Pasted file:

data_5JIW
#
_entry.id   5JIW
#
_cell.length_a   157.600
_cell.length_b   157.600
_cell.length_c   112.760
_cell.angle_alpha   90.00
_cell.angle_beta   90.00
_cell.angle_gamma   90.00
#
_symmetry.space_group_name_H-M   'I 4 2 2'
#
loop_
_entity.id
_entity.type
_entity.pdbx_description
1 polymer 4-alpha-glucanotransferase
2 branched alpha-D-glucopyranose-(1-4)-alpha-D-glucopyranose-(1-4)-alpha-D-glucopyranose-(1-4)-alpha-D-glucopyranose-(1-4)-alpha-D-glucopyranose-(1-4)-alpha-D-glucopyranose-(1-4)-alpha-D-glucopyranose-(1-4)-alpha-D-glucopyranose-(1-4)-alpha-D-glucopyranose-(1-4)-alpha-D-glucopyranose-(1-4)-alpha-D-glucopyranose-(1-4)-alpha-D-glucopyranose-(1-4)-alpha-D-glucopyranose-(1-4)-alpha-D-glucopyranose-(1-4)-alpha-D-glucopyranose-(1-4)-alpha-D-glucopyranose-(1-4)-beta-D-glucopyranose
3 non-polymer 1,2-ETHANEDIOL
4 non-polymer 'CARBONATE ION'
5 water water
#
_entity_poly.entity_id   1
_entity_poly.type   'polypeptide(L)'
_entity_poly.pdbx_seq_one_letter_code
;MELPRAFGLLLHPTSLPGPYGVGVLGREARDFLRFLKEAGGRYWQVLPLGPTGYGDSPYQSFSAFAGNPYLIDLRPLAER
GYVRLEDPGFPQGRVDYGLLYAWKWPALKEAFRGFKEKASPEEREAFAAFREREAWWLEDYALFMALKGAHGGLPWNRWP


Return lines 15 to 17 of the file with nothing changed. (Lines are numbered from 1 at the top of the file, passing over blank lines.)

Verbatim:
_entity.id
_entity.type
_entity.pdbx_description